>
> 630 00 Time. $0 http://id.loc.gov/authorities/subjects/sh85135395
> <https://urldefense.proofpoint.com/v2/url?u=http-3A__id.loc.gov_authorities_subjects_sh85135395&d=DwMGaQ&c=WO-RGvefibhHBZq3fL85hQ&r=O9-UIVab7e9YxpBphmOmeEQruoCpRWXNPKDBg9tfb88&m=4e16Y5JKuIVevg8SLkbmIq6SYb0KyTioAYYdfLaVT5Y&s=zb3kWoQ-XQF6EANtsS4591KPk9Zbmr7H7BFo9QZK3M4&e=>
>
>
>
> Is this the kind of sacrifice we are willing to make?
>
>
>
> Adam, you are quite right! [Browsing is apparently a relic of the past,
> hidden away and not optimized for utility. Authority records apparently
> play no part.]. But where lies our responsibility to library users? Force
> them to do keyword searching?
>
>
>
> Without authority file/controlled vocabulary, why is “Browse” even listed
> and given as a method of searching? If a patron only knows a variant form
> of an established name, s/he keys in the variant name but gets no help from
> the system—no results?  On the role of central banks in the world today,
> library users eagerly type in “Central banks” in subject browse box, hoping
> to get a list of central banks from different or some particular countries.
> But, alas, only a few “hits.” No help from the system to redirect users to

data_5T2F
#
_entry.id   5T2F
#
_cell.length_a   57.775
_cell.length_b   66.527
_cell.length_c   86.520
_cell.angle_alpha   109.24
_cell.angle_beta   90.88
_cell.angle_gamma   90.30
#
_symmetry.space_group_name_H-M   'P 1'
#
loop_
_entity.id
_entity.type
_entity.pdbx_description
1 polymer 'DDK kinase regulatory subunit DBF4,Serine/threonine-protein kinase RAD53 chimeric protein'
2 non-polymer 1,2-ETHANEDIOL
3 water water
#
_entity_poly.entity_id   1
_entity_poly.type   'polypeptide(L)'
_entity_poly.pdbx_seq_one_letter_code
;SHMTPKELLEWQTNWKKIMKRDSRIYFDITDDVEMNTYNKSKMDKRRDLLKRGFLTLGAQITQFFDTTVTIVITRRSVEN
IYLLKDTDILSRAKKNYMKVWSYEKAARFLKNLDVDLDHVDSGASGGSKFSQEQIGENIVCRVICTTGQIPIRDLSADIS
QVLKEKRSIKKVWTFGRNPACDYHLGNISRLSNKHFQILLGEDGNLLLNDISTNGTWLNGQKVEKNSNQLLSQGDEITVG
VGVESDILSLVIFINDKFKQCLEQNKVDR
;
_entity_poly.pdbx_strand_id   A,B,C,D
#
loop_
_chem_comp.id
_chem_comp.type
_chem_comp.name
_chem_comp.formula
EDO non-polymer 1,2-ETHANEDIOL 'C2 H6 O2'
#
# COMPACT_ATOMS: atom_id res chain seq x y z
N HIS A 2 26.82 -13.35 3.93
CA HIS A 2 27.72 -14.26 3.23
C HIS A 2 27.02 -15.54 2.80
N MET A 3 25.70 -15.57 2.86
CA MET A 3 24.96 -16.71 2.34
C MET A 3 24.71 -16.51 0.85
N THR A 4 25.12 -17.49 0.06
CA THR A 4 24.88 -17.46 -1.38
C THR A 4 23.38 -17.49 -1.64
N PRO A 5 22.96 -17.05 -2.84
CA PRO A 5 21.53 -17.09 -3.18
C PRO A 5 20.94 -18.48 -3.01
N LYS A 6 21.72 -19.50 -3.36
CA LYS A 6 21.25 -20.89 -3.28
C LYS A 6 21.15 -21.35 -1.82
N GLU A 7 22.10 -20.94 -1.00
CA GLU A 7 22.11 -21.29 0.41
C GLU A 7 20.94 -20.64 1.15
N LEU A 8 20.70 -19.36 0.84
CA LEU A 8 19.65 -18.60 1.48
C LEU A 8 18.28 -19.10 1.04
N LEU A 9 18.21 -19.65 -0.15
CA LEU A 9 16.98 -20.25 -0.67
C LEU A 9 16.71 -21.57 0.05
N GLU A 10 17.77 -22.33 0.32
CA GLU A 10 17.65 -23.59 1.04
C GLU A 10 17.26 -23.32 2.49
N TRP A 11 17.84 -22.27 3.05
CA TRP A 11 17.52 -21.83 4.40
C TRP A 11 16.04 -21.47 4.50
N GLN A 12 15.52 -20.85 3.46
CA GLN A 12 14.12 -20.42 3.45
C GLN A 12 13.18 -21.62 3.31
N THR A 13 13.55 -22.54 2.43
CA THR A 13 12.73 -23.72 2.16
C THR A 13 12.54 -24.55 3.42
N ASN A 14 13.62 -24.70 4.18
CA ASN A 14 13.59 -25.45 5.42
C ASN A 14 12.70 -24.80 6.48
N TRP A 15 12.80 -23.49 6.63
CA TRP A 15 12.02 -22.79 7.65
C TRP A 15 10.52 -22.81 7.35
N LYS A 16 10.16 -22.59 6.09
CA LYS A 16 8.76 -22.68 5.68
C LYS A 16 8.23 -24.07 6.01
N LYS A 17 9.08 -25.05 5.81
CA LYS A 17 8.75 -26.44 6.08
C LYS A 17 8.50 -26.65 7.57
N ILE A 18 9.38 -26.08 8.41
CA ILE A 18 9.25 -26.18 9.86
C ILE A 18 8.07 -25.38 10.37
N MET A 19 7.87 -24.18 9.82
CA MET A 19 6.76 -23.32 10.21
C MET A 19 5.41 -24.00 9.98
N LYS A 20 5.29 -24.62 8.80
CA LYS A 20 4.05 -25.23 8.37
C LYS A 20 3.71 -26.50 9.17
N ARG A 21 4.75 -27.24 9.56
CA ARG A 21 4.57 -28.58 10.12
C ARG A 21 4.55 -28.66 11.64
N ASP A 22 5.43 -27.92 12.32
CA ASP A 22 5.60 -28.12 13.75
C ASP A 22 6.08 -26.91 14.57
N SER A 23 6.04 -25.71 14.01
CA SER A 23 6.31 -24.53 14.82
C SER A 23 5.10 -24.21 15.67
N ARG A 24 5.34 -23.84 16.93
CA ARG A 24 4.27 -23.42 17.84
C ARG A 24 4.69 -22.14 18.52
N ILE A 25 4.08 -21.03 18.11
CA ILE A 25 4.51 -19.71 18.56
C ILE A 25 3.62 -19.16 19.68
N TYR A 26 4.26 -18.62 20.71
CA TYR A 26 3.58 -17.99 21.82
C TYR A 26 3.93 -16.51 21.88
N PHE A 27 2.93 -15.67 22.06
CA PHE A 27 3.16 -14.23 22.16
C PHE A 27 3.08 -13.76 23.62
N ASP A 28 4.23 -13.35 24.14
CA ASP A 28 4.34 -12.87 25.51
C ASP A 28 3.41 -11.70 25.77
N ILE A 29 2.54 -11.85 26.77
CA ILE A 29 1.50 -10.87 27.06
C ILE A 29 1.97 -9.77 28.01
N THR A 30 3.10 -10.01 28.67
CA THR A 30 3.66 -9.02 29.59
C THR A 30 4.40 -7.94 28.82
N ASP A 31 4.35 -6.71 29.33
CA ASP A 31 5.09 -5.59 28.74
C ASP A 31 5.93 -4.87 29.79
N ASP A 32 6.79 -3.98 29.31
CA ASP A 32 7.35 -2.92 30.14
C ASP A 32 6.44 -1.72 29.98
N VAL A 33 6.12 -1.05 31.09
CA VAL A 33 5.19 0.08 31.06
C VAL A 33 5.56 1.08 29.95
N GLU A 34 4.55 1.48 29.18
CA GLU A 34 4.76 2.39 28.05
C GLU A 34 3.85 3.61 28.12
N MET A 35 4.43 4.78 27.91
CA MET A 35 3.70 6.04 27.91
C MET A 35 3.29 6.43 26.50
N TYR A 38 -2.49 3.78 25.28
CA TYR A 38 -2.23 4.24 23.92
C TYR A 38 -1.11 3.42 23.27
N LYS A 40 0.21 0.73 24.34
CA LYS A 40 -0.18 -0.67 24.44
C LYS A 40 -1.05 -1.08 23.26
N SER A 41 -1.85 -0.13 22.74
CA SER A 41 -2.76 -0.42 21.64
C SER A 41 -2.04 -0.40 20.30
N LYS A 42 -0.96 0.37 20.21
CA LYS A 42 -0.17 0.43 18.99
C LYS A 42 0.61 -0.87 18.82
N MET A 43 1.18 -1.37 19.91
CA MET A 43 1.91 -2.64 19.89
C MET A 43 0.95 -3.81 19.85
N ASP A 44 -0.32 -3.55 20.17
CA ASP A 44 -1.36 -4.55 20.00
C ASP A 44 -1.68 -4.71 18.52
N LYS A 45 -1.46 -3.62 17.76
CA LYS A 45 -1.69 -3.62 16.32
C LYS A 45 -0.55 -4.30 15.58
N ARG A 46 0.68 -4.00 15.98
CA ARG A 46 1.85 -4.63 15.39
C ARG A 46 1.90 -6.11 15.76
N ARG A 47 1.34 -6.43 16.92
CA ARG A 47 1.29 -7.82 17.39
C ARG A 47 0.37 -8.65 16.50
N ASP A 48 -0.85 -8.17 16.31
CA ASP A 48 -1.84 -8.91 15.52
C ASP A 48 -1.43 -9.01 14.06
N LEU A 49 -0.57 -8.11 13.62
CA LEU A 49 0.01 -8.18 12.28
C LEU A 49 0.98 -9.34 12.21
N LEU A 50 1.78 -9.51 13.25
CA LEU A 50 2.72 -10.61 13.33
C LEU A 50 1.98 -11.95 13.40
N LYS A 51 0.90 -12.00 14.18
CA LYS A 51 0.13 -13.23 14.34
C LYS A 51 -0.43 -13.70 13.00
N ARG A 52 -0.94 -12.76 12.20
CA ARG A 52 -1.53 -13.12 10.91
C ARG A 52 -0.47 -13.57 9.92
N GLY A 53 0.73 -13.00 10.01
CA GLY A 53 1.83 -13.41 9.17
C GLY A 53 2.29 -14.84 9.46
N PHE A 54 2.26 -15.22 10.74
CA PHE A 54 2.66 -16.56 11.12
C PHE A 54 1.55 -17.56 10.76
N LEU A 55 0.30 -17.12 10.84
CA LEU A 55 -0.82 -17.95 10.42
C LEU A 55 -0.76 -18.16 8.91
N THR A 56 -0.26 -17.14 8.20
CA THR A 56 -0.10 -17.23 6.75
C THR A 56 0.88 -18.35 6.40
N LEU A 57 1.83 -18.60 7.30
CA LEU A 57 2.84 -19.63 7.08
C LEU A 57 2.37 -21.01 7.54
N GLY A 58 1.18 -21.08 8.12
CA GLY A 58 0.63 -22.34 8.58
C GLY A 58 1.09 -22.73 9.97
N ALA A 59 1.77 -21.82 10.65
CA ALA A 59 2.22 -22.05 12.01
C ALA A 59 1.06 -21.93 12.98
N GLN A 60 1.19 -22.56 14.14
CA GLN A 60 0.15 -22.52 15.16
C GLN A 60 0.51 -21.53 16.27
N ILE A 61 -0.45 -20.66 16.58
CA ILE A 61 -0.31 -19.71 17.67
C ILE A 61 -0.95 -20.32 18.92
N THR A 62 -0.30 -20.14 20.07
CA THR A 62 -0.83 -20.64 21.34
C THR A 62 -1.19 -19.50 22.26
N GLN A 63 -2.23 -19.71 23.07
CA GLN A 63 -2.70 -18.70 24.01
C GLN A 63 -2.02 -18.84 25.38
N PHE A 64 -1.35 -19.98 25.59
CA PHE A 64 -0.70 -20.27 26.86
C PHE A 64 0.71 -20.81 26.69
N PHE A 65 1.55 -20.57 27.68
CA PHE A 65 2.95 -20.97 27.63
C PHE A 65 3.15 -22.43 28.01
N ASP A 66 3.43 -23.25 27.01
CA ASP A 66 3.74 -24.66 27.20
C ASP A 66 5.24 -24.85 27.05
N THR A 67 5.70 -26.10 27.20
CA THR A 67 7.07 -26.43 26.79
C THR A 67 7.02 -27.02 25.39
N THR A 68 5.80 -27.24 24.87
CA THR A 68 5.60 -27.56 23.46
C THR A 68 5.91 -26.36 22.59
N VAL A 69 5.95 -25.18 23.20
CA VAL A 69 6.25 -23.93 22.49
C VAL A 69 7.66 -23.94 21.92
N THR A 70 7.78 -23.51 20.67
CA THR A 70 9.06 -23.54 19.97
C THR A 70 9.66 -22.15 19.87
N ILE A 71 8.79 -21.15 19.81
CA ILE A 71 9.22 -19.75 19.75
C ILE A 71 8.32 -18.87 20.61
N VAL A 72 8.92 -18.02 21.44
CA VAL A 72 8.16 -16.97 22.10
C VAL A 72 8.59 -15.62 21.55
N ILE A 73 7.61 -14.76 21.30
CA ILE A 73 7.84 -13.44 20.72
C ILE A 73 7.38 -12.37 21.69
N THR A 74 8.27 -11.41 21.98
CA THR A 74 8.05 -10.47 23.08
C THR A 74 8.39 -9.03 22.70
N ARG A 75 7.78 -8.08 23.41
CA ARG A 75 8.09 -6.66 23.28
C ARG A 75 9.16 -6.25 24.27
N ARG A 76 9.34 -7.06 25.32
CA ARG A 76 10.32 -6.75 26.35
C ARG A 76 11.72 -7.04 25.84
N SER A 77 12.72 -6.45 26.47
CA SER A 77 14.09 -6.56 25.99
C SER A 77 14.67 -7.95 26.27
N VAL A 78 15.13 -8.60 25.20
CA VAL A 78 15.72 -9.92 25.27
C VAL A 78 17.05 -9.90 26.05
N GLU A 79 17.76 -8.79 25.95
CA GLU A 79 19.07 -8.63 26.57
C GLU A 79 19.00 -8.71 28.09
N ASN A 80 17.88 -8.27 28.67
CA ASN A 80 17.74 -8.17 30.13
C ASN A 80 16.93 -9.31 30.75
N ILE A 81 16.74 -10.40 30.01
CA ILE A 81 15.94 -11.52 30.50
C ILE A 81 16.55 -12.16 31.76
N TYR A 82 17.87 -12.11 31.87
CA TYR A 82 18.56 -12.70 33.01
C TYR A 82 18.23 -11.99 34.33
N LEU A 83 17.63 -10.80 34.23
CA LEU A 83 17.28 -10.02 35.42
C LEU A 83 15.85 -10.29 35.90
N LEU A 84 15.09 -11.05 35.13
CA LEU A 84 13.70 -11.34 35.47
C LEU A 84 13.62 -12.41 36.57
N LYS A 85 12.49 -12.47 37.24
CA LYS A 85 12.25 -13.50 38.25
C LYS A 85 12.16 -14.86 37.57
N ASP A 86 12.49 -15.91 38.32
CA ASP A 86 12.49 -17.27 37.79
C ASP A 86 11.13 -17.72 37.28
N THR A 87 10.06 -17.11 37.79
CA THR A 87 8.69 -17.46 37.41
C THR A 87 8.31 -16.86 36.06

> “Banks and banking, central”? There are literally thousands, subdivided by
> countries and topical themes.
>
>
>
> Enough of my “ranting.” I apologize for bringing up the subject again.
>
>
>
> Best regards,
>
>
>
> Yang
>
>
>
> *From:* Program for Cooperative Cataloging [mailto:
> [log in to unmask]] *On Behalf Of *Hostage, John
> *Sent:* Friday, December 21, 2018 2:10 PM
> *To:* [log in to unmask]
> *Subject:* Re: [PCCLIST] LCSH/NAF cross-references
>
>
>
> Wasn't the question of whether access points in the name authority file
> should be checked for conflicts against LCSH discussed on this list some
> months ago?  As far as I can remember, no conclusion was reached; at least,
> no rule to prevent conflicts between the two files was identified.  I would
> guess that very many one-word subject headings would run the danger of
> conflicting with names or titles.
>
>
>